Copyright H. Kurland 1998

T'ai chi ch'uan is an art form based on hard work to develop certain skills. That is why it is called kung-fu. To the casual observer it may seem like there is magic involved, when it is really just hard work and native ability. But occasionally this allows some teachers to pull the wool over the eyes of those who don't understand what is going on and also leads to some odd and possibly dangerous training methods. Bob Engel once said, "Some are just scam artists and use parlor tricks." Bob studied with Liu Se Heng in Taiwan and Bill Paul in San Francisco. Liu was Cheng Man-ch’ing’s successor in Taiwan, Paul was a top rated Judo Coach. Bob taught the Cheng Man-ch'ing style at Cerritos College and in Redondo Beach for several years. He once told me "T'ai-chi ch'uan is too good to be left to the Crazies." He is referring to some of the weird trends and odd ball training which passes for some t'ai-chi ch'uan practices today, basically the methods that go against the classics and common sense. Mythology, preconceptions, magical thinking (mystification) and speculation overwhelm common sense and reason for some students. He stressed the need for clearing up misconceptions and magical thinking in this arena.

Joseph Campbell also warns of getting into the guru trap too. That losing oneself to a guru takes you off your path and onto the guru's path. How sometimes the student is looking at the wrong thing, seeing the clothes instead of the spirit. Or in our art we say mistaking the external trappings for the internal development. Just as when you point at the moon, a cat will look at your finger, not the moon.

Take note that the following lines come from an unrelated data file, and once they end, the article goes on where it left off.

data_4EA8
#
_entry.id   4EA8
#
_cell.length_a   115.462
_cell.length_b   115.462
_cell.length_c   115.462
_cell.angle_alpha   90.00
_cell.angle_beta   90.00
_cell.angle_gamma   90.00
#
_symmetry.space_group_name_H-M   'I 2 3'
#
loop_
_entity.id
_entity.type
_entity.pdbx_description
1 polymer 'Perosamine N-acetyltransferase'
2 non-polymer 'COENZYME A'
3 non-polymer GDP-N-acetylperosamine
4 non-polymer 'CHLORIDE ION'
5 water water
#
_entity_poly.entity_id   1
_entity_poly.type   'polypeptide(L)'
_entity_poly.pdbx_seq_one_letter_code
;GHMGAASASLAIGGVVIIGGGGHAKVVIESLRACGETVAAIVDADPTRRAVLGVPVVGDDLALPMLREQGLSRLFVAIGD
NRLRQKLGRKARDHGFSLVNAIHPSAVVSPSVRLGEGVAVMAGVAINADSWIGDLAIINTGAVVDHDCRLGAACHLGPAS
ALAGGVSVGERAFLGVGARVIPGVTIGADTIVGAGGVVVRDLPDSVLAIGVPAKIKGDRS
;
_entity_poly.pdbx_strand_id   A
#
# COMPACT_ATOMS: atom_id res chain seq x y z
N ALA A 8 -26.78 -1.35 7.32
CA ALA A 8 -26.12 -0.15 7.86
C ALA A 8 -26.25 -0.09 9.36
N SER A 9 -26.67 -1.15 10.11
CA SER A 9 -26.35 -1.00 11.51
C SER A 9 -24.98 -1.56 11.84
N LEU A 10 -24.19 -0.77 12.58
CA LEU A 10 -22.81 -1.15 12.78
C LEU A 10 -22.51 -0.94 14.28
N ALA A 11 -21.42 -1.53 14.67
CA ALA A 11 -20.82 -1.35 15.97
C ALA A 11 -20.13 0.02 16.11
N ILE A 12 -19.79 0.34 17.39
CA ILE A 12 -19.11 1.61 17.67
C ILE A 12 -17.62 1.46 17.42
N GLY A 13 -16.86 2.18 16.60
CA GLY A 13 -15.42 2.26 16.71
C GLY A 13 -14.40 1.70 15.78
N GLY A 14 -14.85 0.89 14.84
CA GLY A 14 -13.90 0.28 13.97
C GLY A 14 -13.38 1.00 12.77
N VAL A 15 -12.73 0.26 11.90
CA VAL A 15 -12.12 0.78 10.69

Some psychologists believe, "Mystified people look for mystified answers", which makes them easy to be lead astray. The more needy they are, the easier they are to fool. Just as a certain master who sexually abused his students told them he was giving them "magical treatments". In reality he was just using them and the students being mystified, scared of, or trusting him they believed him and went along with the "treatments". Later some (not all) realized they were conned and felt like fools. Those who complained were threatened. Then the truth was apparent.

Bob sited other examples of this in "No touch throwing" and "Pushing from a distance" as well. Basically magic tricks. Well rehearsed skills but just tricks. These are all magical thinking based ideas that those who are "Mystified" gravitate toward, and the "Masters" who perpetrate these never seem to have a lack of willing "students". Maybe some of the Masters believe in it too, as they, themselves, may also be mystified. Maybe counseling would be more appropriate, but that is just my opinion.